I am so at home in Dublin, more than any other city, that I feel it has always been familiar to me. It took me years to see through its soft charm to its bitter prickly kernel - which I quite like too.

Death and Life of the Bookshop


Adam Gopnik, in The New Yorker (June 12th), writes of a recent visit to Paris, which happened to coincide with the planned final closure of one of Paris’s best known bookshops, La Hune, formerly on the boulevard Saint-Germain and more recently on the nearby rue de l’Abbaye.

“I walked through La Hune one last time,” writes Gopnik, “sniffing the books and looking at the posters, and found myself far more distraught than I expected to be. I felt a deep sense of loss, more than mere regret, and ever since I have been trying to decide why I felt this way and whether the feeling was mine alone or might have resonance elsewhere.”

Close to the Café de Flore and Les Deux Magots, the two (rather expensive) Saint-Germain cafés associated with Sartre and De Beauvoir, La Hune, Gopnik writes, “was as much a social center, a place to drop in and see what was new” as a place to find the book one wanted, but it also conveyed to him the special feel and aura of French literary culture – its difference from Anglo-Saxon literary culture.

The quality it offered … was of a high seriousness of purpose, uncut by gaiety, but still surprisingly well disposed towards amateur readers. La Hune demonstrated the oddly severe, puritanical nature of French publishing, with almost everything published only in paperback and, until recently, without any cover illustration or come-on, only the title and the name of the author, the familiar brand color of the maison d’édition, and, at most, a dark band around the book with a cryptic subtitle or explanatory note (“The New Duras”; “Glucksmann on Sixty-Eight,” or the like). These books seemed unyielding in their affirmation of philosophical literariness; like the great French film stars of the postwar period, they seemed to exhale their cigarettes directly in your face, so to speak, begging neither quarter nor favor. The rows and rows of books, placed horizontally, in the French fashion, seemed to offer a landscape of unvarying, unblinking sagacity. You are here to woo us, and enter our thoughts, the books declared; we are not leaping up, waving our arms, or our author photos, hand on chin, in your face, to woo you.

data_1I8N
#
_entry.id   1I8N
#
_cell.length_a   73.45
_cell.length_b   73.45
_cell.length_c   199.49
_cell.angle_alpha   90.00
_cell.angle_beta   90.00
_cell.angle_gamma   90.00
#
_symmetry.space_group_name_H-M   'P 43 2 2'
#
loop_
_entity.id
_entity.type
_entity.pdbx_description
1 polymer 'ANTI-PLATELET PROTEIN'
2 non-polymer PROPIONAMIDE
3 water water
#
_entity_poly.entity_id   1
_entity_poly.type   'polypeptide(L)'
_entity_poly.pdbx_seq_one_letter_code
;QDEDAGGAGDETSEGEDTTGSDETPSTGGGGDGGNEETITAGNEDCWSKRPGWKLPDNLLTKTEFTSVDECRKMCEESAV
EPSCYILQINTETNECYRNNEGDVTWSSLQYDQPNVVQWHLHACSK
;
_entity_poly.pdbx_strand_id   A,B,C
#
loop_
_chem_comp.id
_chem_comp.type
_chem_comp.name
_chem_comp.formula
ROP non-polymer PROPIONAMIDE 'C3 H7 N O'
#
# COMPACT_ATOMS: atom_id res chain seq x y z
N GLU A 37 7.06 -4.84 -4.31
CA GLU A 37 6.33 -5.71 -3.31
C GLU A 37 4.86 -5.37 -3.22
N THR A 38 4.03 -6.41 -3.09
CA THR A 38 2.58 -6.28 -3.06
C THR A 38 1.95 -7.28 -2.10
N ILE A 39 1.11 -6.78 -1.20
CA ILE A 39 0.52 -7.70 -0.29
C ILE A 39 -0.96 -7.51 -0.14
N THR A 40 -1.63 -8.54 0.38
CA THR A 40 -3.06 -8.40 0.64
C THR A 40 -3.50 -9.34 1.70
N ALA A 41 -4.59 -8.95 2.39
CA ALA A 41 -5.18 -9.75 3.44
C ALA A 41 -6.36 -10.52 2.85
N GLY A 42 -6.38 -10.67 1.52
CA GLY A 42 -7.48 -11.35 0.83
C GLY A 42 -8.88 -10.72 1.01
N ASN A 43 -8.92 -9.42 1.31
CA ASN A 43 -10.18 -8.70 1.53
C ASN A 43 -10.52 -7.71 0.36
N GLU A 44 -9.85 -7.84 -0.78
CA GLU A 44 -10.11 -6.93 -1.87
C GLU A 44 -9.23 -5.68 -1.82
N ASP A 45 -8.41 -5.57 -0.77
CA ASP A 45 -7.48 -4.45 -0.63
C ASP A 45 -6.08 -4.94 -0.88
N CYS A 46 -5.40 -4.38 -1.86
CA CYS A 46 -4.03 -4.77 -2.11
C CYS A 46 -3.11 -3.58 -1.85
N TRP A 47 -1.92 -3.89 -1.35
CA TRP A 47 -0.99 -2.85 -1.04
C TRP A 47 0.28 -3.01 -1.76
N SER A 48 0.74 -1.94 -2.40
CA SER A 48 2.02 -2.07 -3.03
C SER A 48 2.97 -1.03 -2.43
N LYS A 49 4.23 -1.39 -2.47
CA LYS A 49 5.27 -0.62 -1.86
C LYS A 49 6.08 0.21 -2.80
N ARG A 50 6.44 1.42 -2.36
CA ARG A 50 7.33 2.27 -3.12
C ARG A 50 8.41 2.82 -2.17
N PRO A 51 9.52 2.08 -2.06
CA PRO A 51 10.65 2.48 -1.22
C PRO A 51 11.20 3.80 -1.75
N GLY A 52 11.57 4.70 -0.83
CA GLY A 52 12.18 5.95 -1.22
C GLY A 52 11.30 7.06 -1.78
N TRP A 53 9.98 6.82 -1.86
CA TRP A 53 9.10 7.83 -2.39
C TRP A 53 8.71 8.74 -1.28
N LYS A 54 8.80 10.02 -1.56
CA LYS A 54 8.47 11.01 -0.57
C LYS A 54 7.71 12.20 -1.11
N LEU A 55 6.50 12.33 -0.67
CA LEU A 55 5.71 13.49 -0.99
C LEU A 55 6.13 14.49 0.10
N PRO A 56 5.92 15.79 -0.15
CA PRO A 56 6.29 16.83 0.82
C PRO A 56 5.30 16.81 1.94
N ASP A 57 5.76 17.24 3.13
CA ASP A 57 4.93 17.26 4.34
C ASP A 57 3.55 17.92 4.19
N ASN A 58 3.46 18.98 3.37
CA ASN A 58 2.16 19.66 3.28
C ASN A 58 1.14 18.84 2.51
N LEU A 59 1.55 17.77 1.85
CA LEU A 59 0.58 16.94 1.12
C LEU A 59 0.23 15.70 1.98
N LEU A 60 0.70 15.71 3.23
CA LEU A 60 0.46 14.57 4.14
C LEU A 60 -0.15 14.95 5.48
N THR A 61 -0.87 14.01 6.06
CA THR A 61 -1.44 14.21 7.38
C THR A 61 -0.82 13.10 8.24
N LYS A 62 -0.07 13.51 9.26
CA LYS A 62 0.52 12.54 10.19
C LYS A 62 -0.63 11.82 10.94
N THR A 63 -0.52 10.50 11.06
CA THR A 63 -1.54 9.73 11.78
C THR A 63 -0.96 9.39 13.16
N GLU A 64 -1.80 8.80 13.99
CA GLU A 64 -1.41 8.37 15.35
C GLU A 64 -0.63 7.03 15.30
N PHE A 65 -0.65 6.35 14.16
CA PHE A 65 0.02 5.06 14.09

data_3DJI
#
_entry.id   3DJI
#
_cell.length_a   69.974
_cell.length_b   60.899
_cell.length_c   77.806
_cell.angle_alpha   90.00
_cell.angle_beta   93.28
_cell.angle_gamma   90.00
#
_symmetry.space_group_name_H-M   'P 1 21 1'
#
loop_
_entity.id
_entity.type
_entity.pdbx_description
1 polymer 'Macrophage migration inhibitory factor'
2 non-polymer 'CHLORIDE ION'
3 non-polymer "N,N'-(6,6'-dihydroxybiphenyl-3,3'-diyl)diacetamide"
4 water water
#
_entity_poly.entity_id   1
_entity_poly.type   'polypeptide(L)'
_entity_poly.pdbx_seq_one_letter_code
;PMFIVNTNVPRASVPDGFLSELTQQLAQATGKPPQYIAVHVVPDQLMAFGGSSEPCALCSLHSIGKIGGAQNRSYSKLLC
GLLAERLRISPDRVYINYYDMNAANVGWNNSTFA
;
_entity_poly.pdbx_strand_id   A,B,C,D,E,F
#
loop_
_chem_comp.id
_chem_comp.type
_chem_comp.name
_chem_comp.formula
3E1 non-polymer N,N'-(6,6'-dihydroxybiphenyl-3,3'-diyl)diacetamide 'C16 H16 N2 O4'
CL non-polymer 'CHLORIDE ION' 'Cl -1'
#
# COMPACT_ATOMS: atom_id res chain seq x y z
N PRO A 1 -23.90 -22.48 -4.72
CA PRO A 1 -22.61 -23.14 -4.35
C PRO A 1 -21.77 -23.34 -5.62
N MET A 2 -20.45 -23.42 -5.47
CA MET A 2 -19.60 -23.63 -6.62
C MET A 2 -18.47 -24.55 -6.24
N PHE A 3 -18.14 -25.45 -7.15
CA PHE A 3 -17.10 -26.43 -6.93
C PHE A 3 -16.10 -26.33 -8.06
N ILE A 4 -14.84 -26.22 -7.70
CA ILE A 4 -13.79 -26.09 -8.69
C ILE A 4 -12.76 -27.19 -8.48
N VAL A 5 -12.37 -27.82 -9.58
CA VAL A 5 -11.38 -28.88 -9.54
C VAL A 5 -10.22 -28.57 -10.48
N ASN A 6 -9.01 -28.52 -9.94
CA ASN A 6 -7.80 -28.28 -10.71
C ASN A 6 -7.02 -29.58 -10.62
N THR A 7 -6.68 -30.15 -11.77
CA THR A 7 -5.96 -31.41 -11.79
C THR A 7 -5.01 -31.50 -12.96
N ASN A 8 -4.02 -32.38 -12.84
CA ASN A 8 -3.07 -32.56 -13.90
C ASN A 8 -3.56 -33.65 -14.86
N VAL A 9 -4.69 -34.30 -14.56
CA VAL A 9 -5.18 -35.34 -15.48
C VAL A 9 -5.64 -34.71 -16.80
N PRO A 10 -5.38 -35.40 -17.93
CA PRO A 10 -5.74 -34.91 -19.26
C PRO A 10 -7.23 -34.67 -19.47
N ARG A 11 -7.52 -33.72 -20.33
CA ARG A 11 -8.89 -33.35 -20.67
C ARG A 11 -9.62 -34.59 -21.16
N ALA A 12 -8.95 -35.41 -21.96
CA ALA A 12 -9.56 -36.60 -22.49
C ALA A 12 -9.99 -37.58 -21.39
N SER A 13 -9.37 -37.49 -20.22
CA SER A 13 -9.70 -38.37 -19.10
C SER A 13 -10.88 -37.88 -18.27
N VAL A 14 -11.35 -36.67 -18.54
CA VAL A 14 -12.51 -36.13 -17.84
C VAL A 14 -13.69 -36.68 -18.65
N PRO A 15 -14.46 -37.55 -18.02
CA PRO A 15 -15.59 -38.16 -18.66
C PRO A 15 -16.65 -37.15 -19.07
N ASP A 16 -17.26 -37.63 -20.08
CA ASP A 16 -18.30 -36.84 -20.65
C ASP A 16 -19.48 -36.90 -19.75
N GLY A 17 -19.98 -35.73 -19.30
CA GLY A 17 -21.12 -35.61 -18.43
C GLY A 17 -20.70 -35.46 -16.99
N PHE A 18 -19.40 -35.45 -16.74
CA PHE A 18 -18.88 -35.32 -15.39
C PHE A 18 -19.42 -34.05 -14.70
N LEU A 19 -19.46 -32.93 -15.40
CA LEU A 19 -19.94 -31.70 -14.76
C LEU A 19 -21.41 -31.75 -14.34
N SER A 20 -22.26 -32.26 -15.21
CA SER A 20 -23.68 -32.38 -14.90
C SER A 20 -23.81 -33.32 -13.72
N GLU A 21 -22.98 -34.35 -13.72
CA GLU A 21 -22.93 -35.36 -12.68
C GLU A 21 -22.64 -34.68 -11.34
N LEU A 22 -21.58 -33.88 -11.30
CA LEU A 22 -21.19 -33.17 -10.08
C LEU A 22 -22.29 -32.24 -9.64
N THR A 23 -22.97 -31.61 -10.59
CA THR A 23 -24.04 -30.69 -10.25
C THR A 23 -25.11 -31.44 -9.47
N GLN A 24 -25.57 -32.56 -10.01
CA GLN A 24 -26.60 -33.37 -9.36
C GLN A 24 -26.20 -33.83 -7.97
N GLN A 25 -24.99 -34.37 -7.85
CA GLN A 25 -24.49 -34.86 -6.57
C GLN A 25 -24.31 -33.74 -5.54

The forces that did for La Hune are, Gopnik writes, the same ones that have done for a number of venerable New York bookstores, Amazon, of course, though its activities are somewhat restrained by the state in France, but also the apparently uncontrollable depredations of the urban commercial property market, “the transformation upward (or is it downward?) of the inner cores of big cities into tar pits for a mono-culture of luxury. Where La Hune last stood, Dior now stands.”

Gopnik briefly rehearses the usual reasons that are trotted out as to why we should not be too worried about any of these things – change is inevitable, change is good, reading will still go on as “books” will continue to exist, only on a different platform. But he cannot quite share this complacency for “once a bookstore is gone we lose the particular opportunities for adjacency it offers, determined by something other than an algorithm. It is rarely the book you came to seek, but the book next to that book, which changes your mind and heart … This act of mere looking and touching and even smelling pages, poking around without the benefit of links, is profound … A bookstore is a place you go to look as you choose, for as long as you want.”

He concludes:

The deeper, macro answer of why a closing bookstore is a loss to freedom, is that free-market societies ‑ at times by compensatory instinct, at times by compulsory instruction ‑ have built, alongside the responsive market with its unending appetite for change, smaller institutions where people can exchange ideas, share spaces, be in contact, feel at home, without any particular institutional endorsement from higher authorities. Restaurants, bookstores, cafés ‑ on a grander scale railway stations, on a lesser one chessboards near park benches ‑ are the sinews of civil society … By atomizing our experience to the point of alienation ‑ or, at best, by creating substitutes for common experience (“you might also like …” lists, Twitter exchanges instead of face-to-face conversations) ‑ we lose the common thread of civil life.
As Adam Smith understood so profoundly, economic choices reflect value choices. Markets don’t make men free; free men (and women) have to have the confidence to accept the instability that markets make. Otherwise, panic sets in. If we try to protect small merchants, or mourn their disappearance, the last thing we are being is nostalgic. Books are not just other luxury items to be shopped for. They are the levers of our consciousness. Every time a bookstore closes, an argument ends. That’s not good.

Gopnik’s valuable broadside comes nicely in time for (British and Irish) Independent Bookshop Week, running from June 20th to June 27th. As part of this year’s week of promotions and events to publicise and encourage support for the small and independent bookseller, Books Upstairs, in its new premises at 17 D’Olier Street in Dublin is offering a 10 per cent discount on all book purchases and a complimentary glass of wine from 7pm to 9pm this evening (Tuesday 23rd). A good chance to stock up on your holiday reading, meet some fellow book enthusiasts and enjoy a glass before heading home with your treasure.


Read Adam Gopnik in The New Yorker: http://nyr.kr/1QNxKO5